This idea continues into the final couplet, ending with the connection that Stella herself alone supplies, for the speaker, wisdom (“wit”) in lieu of Aristotle’s, and manliness (the root meaning of “virtue”) in lieu of Caesar’s.

Next time (weekend of December 26): Sonnet 65
Jonathan Smith is Professor of English at Hanover College, Hanover, Indiana.

Astrophil and Stella, Sonnet 63, and First Song

O grammar-rules, O now your virtues show;
So children still read you with awful eyes,
As my young dove may, in your precepts wise,
Her grant to me by her own virtue know;
For late, with heart most high, with eyes most low,
I craved the thing which ever she denies;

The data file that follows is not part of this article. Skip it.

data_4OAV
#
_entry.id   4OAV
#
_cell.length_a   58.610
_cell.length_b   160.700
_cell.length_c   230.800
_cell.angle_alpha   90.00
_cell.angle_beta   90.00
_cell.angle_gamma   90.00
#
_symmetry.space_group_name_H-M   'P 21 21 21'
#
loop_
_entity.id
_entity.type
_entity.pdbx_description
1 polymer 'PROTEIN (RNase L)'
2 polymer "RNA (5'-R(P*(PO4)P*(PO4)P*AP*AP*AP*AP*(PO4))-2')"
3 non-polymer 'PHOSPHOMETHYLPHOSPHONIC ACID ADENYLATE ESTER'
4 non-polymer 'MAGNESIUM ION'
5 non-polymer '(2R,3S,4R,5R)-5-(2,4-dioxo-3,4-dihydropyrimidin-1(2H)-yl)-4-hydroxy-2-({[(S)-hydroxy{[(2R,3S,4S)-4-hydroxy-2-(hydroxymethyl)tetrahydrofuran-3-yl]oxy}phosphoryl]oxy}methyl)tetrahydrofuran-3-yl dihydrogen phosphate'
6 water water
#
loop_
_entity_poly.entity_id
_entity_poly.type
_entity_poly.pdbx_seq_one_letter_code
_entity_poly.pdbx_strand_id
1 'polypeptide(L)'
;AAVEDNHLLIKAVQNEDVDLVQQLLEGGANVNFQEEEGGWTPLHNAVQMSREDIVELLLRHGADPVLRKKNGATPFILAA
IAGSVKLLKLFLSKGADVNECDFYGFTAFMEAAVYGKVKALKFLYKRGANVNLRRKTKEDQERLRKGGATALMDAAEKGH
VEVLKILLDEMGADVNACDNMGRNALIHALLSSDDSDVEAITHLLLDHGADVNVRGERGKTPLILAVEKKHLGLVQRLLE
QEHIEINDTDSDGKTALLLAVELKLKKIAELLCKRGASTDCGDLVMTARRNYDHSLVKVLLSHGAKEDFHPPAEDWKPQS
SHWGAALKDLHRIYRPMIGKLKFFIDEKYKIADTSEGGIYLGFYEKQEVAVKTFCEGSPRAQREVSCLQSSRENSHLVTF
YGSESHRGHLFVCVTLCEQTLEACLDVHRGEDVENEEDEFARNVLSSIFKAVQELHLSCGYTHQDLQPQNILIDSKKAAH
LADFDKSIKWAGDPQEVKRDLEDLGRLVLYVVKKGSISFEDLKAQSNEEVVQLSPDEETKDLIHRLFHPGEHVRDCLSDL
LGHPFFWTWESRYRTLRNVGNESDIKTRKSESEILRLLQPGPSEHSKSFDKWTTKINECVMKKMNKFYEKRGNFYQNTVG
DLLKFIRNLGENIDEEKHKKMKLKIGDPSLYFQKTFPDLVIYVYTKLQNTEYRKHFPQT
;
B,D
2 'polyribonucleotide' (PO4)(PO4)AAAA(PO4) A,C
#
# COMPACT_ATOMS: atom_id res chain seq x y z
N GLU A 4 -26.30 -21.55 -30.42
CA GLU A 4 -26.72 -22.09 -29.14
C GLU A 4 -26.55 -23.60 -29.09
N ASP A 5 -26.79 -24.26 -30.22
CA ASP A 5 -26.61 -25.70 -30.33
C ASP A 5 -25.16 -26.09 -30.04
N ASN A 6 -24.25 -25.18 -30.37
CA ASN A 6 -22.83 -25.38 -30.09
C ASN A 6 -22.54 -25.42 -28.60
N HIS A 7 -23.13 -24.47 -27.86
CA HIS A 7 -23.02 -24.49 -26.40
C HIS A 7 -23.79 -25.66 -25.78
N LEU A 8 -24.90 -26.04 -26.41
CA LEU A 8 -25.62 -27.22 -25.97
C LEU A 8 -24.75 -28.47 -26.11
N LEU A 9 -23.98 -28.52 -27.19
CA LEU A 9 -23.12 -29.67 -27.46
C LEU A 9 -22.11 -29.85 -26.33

She, lightning Love displaying Venus’ skies,
Lest once should not be heard, twice said, No, No!
Sing then, my muse, now Io Pæan sing;
Heavens envy not at my high triumphing,
But grammar’s force with sweet success confirm;
For grammar says (O this, dear Stella, weigh),
For grammar says (to grammar who says nay?)
That in one speech two negatives affirm!

I suggest you click here to open the sonnet in a separate window, so that you can refer directly to it as you read on through the analysis.

Reading notes: “Heavens” in line 10 is one syllable. In line 9, “Io” is the muse, and a “Pæan” is a hymn of praise; both words are two-syllable, the first syllable stressed and the second unstressed in both cases.

This sonnet is downright childish in its playfulness, deflecting the speaker’s frustration in a rather nerdy way. The scene depicted is one in which Stella, notes the speaker’s rising excitement (“heart most high”) as he casts his “eyes most low” (i.e., he’s not looking her in the face!). While her beauty (“displaying Venus’ skies”) seems (to him, at least) to egg him on, she exercises a woman’s prerogative of using her voice to say No!—not just once, but twice.